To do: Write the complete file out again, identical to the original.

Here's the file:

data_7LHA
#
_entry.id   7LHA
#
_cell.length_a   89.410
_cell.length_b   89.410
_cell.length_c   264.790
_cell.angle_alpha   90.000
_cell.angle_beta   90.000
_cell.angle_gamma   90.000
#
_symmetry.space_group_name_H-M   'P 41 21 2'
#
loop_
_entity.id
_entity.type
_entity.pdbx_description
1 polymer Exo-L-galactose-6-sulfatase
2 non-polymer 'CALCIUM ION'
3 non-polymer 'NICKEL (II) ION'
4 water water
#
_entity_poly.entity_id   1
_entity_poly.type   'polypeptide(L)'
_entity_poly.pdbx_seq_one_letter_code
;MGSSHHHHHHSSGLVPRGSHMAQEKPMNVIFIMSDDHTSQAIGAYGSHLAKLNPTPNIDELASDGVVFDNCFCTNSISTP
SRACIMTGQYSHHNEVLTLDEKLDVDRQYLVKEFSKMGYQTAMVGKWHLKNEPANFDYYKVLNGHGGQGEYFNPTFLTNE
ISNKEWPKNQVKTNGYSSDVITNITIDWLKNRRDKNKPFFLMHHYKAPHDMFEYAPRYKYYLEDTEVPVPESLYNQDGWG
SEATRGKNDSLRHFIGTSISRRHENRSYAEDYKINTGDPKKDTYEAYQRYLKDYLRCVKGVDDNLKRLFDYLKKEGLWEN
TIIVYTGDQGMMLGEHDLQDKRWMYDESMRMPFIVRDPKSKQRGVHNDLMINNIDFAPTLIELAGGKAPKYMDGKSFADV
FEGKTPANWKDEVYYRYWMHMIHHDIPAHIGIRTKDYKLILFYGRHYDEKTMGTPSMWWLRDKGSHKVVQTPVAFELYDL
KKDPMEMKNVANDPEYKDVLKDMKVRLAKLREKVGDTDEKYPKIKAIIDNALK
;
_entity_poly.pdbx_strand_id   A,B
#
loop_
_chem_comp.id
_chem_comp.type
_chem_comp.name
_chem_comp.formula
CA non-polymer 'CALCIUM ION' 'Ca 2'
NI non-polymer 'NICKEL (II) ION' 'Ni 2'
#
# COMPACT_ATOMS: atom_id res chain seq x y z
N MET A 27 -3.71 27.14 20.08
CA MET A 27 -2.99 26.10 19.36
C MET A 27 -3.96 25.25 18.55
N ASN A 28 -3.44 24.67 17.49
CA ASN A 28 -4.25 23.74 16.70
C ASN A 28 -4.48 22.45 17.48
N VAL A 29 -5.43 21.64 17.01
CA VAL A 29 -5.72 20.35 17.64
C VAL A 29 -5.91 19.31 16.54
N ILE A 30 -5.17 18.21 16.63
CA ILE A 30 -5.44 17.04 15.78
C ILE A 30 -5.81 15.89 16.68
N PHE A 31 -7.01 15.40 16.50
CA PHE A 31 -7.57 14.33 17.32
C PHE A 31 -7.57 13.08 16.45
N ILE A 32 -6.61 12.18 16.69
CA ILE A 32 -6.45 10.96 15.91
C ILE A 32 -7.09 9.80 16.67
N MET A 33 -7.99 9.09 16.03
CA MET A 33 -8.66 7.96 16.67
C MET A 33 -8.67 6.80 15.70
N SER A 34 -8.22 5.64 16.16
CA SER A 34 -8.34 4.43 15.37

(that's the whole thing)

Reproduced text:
data_7LHA
#
_entry.id   7LHA
#
_cell.length_a   89.410
_cell.length_b   89.410
_cell.length_c   264.790
_cell.angle_alpha   90.000
_cell.angle_beta   90.000
_cell.angle_gamma   90.000
#
_symmetry.space_group_name_H-M   'P 41 21 2'
#
loop_
_entity.id
_entity.type
_entity.pdbx_description
1 polymer Exo-L-galactose-6-sulfatase
2 non-polymer 'CALCIUM ION'
3 non-polymer 'NICKEL (II) ION'
4 water water
#
_entity_poly.entity_id   1
_entity_poly.type   'polypeptide(L)'
_entity_poly.pdbx_seq_one_letter_code
;MGSSHHHHHHSSGLVPRGSHMAQEKPMNVIFIMSDDHTSQAIGAYGSHLAKLNPTPNIDELASDGVVFDNCFCTNSISTP
SRACIMTGQYSHHNEVLTLDEKLDVDRQYLVKEFSKMGYQTAMVGKWHLKNEPANFDYYKVLNGHGGQGEYFNPTFLTNE
ISNKEWPKNQVKTNGYSSDVITNITIDWLKNRRDKNKPFFLMHHYKAPHDMFEYAPRYKYYLEDTEVPVPESLYNQDGWG
SEATRGKNDSLRHFIGTSISRRHENRSYAEDYKINTGDPKKDTYEAYQRYLKDYLRCVKGVDDNLKRLFDYLKKEGLWEN
TIIVYTGDQGMMLGEHDLQDKRWMYDESMRMPFIVRDPKSKQRGVHNDLMINNIDFAPTLIELAGGKAPKYMDGKSFADV
FEGKTPANWKDEVYYRYWMHMIHHDIPAHIGIRTKDYKLILFYGRHYDEKTMGTPSMWWLRDKGSHKVVQTPVAFELYDL
KKDPMEMKNVANDPEYKDVLKDMKVRLAKLREKVGDTDEKYPKIKAIIDNALK
;
_entity_poly.pdbx_strand_id   A,B
#
loop_
_chem_comp.id
_chem_comp.type
_chem_comp.name
_chem_comp.formula
CA non-polymer 'CALCIUM ION' 'Ca 2'
NI non-polymer 'NICKEL (II) ION' 'Ni 2'
#
# COMPACT_ATOMS: atom_id res chain seq x y z
N MET A 27 -3.71 27.14 20.08
CA MET A 27 -2.99 26.10 19.36
C MET A 27 -3.96 25.25 18.55
N ASN A 28 -3.44 24.67 17.49
CA ASN A 28 -4.25 23.74 16.70
C ASN A 28 -4.48 22.45 17.48
N VAL A 29 -5.43 21.64 17.01
CA VAL A 29 -5.72 20.35 17.64
C VAL A 29 -5.91 19.31 16.54
N ILE A 30 -5.17 18.21 16.63
CA ILE A 30 -5.44 17.04 15.78
C ILE A 30 -5.81 15.89 16.68
N PHE A 31 -7.01 15.40 16.50
CA PHE A 31 -7.57 14.33 17.32
C PHE A 31 -7.57 13.08 16.45
N ILE A 32 -6.61 12.18 16.69
CA ILE A 32 -6.45 10.96 15.91
C ILE A 32 -7.09 9.80 16.67
N MET A 33 -7.99 9.09 16.03
CA MET A 33 -8.66 7.96 16.67
C MET A 33 -8.67 6.80 15.70
N SER A 34 -8.22 5.64 16.16
CA SER A 34 -8.34 4.43 15.37